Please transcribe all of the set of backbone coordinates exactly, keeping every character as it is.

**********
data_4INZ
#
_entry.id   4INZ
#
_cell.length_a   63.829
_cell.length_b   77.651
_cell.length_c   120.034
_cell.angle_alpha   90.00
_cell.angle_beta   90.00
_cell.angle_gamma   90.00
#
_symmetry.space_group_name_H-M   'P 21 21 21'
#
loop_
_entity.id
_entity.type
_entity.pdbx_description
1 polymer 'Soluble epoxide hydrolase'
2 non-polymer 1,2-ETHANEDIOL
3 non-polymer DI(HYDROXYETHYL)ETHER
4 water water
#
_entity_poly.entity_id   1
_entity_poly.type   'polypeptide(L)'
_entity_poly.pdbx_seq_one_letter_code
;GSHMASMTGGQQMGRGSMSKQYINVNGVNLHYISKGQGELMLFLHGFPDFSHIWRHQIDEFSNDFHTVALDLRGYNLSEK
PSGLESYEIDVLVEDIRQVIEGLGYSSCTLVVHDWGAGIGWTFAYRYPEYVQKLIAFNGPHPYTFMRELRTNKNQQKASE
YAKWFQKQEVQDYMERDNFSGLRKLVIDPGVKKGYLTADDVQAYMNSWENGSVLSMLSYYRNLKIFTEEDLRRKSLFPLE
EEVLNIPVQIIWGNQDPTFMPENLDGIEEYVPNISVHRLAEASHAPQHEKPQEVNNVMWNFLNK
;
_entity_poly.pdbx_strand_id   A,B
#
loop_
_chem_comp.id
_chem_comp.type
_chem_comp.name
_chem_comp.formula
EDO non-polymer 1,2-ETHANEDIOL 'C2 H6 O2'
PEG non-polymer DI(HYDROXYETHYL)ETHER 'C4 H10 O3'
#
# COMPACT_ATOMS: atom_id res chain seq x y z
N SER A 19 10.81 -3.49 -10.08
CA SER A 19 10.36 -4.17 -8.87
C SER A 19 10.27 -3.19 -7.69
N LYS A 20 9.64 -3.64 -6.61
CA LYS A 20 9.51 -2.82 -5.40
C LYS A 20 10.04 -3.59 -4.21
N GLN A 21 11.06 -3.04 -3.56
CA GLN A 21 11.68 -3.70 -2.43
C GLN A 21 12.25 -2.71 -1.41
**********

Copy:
data_4INZ
#
_entry.id   4INZ
#
_cell.length_a   63.829
_cell.length_b   77.651
_cell.length_c   120.034
_cell.angle_alpha   90.00
_cell.angle_beta   90.00
_cell.angle_gamma   90.00
#
_symmetry.space_group_name_H-M   'P 21 21 21'
#
loop_
_entity.id
_entity.type
_entity.pdbx_description
1 polymer 'Soluble epoxide hydrolase'
2 non-polymer 1,2-ETHANEDIOL
3 non-polymer DI(HYDROXYETHYL)ETHER
4 water water
#
_entity_poly.entity_id   1
_entity_poly.type   'polypeptide(L)'
_entity_poly.pdbx_seq_one_letter_code
;GSHMASMTGGQQMGRGSMSKQYINVNGVNLHYISKGQGELMLFLHGFPDFSHIWRHQIDEFSNDFHTVALDLRGYNLSEK
PSGLESYEIDVLVEDIRQVIEGLGYSSCTLVVHDWGAGIGWTFAYRYPEYVQKLIAFNGPHPYTFMRELRTNKNQQKASE
YAKWFQKQEVQDYMERDNFSGLRKLVIDPGVKKGYLTADDVQAYMNSWENGSVLSMLSYYRNLKIFTEEDLRRKSLFPLE
EEVLNIPVQIIWGNQDPTFMPENLDGIEEYVPNISVHRLAEASHAPQHEKPQEVNNVMWNFLNK
;
_entity_poly.pdbx_strand_id   A,B
#
loop_
_chem_comp.id
_chem_comp.type
_chem_comp.name
_chem_comp.formula
EDO non-polymer 1,2-ETHANEDIOL 'C2 H6 O2'
PEG non-polymer DI(HYDROXYETHYL)ETHER 'C4 H10 O3'
#
# COMPACT_ATOMS: atom_id res chain seq x y z
N SER A 19 10.81 -3.49 -10.08
CA SER A 19 10.36 -4.17 -8.87
C SER A 19 10.27 -3.19 -7.69
N LYS A 20 9.64 -3.64 -6.61
CA LYS A 20 9.51 -2.82 -5.40
C LYS A 20 10.04 -3.59 -4.21
N GLN A 21 11.06 -3.04 -3.56
CA GLN A 21 11.68 -3.70 -2.43
C GLN A 21 12.25 -2.71 -1.41